2. Bring butter, sugar, salt, and 1 cup water to a boil in a medium saucepan. Remove from heat. Using a wooden spoon, quickly stir in one cup flour all at once. Cook over medium-high heat, stirring constantly, until mixture pulls away from sides and forms a ball.
  3. Transfer to the bowl of an electric mixer fitted with the paddle attachment. Mix on low speed until slightly cooled, until you don’t see any steam. Raise speed to medium; add whole eggs, 1 at a time, until a soft peak forms when batter is touched with your finger. If peak does not form, lightly beat the fourth egg, and mix it into batter a little at a time until the mixer is smooth, shiny and pipable.
  4. With a pastry bag fitted with a start piping tip, pipe dough onto cookie sheet in 1 1/2 x 4 inch strips.
  5. Bake in the preheated oven until hollow sounding when lightly tapped on the bottom. Cool completely on a wire rack.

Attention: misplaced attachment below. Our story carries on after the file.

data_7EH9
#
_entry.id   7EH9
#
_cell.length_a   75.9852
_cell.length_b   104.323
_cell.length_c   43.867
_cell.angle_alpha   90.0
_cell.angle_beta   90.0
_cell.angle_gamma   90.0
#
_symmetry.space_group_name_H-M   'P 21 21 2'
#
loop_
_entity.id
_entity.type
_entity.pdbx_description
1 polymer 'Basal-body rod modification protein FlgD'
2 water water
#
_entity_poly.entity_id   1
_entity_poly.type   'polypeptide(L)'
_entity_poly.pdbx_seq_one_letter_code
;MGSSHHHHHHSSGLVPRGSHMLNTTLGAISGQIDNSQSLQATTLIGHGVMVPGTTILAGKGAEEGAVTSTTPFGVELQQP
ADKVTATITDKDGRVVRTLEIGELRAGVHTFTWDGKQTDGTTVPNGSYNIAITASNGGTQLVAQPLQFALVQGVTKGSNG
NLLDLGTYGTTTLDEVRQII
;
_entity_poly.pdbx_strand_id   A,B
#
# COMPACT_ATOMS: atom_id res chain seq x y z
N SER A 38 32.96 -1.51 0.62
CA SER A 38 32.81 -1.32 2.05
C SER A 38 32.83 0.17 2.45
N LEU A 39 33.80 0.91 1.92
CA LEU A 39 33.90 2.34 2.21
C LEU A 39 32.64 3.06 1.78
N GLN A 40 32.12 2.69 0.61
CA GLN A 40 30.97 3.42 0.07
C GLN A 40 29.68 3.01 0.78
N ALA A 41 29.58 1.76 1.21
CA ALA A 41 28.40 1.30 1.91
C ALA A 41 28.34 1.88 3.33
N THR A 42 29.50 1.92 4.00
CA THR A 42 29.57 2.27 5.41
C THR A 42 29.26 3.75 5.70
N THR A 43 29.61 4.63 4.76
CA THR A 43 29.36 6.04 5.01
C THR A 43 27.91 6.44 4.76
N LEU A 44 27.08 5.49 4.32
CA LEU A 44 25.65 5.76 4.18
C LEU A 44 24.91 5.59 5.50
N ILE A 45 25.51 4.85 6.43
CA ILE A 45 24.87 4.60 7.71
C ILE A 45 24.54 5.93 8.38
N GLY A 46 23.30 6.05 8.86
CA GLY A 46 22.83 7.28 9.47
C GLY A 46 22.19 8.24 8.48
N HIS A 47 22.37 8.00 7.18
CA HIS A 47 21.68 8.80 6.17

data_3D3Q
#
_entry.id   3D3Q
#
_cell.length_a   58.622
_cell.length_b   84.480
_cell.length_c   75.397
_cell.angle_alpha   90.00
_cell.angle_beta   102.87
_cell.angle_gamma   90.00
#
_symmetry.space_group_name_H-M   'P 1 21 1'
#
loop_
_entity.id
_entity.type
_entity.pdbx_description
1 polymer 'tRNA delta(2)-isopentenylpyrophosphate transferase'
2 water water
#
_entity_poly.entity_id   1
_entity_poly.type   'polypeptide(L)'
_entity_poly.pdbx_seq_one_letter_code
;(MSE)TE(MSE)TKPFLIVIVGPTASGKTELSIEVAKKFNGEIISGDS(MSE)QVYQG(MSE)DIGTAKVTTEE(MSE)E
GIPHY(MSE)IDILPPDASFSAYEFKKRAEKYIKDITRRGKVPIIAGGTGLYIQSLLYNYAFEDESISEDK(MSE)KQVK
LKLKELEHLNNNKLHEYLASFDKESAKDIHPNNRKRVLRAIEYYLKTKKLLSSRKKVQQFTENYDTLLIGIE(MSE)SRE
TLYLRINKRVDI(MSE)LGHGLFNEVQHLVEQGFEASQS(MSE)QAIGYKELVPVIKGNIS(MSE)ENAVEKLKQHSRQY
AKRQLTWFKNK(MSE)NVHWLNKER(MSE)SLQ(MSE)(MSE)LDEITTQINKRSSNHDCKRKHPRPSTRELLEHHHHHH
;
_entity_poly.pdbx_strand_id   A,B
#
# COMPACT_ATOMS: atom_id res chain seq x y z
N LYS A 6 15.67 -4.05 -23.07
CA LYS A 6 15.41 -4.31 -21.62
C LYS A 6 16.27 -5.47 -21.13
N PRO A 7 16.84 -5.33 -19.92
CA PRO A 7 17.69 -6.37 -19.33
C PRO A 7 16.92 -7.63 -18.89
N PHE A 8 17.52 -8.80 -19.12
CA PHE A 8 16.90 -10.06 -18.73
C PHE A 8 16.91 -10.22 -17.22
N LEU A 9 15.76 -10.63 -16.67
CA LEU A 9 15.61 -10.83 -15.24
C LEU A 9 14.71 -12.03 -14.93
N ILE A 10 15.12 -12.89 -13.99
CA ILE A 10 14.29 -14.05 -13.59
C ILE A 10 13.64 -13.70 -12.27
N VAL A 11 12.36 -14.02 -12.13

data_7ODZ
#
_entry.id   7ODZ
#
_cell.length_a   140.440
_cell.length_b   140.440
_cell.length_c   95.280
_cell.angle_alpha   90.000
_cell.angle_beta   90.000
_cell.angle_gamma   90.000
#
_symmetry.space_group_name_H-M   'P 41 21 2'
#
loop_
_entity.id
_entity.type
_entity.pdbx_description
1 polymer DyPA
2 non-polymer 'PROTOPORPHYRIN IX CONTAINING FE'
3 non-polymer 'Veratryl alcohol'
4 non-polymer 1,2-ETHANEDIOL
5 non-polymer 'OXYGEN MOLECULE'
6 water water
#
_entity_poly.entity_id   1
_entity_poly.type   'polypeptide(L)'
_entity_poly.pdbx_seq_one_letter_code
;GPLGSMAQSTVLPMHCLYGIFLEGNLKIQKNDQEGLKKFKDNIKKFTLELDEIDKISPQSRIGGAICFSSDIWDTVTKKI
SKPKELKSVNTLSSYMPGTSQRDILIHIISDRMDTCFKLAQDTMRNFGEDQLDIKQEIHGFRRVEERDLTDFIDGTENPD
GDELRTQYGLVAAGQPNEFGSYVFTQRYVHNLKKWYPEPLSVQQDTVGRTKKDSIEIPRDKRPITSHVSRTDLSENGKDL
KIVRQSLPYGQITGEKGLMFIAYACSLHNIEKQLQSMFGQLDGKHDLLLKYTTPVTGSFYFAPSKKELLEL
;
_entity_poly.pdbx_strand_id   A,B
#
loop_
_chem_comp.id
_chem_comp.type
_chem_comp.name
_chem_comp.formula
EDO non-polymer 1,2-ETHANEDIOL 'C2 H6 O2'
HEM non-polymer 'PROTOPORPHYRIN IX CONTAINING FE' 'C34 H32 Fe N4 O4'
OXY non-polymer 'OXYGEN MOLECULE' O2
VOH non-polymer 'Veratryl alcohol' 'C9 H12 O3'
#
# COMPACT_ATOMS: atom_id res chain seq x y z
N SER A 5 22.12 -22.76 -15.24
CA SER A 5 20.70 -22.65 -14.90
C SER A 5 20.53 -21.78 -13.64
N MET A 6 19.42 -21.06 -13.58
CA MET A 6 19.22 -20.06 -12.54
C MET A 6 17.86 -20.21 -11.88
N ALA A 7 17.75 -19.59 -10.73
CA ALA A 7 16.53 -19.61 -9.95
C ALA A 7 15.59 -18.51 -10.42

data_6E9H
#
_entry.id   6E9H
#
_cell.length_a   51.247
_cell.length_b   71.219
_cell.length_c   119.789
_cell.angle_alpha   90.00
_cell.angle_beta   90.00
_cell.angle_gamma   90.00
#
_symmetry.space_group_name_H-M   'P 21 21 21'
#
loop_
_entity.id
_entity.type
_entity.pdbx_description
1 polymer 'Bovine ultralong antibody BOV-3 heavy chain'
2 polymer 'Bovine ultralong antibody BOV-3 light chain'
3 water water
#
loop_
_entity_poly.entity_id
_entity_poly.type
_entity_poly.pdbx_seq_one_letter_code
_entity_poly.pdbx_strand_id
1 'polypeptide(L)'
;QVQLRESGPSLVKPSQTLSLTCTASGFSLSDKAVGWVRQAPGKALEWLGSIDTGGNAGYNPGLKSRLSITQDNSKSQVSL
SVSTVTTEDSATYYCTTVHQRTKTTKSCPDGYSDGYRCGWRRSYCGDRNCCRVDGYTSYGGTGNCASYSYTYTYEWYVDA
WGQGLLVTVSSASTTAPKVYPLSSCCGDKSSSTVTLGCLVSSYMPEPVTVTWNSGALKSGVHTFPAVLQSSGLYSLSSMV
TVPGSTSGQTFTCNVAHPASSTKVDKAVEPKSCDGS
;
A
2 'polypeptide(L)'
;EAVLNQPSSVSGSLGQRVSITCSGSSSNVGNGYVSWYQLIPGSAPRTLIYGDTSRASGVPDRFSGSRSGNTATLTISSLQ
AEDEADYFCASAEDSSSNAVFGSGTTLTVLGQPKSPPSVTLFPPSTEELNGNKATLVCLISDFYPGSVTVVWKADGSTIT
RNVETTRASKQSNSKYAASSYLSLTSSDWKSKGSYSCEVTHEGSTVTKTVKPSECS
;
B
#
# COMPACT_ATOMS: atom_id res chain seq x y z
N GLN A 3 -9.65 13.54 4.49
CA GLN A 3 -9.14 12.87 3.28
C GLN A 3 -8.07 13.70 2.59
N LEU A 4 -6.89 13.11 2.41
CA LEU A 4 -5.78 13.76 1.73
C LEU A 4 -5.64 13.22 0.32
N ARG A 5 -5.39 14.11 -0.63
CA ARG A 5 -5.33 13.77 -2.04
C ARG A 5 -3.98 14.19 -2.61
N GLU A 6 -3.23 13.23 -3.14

When you pipe the pate a choux dough into the éclair shells, it is very helpful to have a template underneath your parchment paper. See example below.

eclair piping template

I would suggest you use a star piping tip. Some chefs would suggest you use a round piping tip and then use a fork to create the pattern on top of the shells. According to my master, Chef Delphin, “There is no point to pipe and fork it.” With his French accent, sometimes it sounds like “fxxk” it. I remember we all found it hilarious! Delphin held very high standards for his students. If we didn’t pipe it right, he would ask, “What are you piping? Is this dirt?” (He meant poop) Then, he would use a bench scraper to scrape the non-perfect éclair shells so the student had to start again. It has been many years since I took his Pate A Choux class. Every time when I teach my students, including children, or when I pipe the éclair shells, I still hold the same standard as Delphin. It has to be perfect.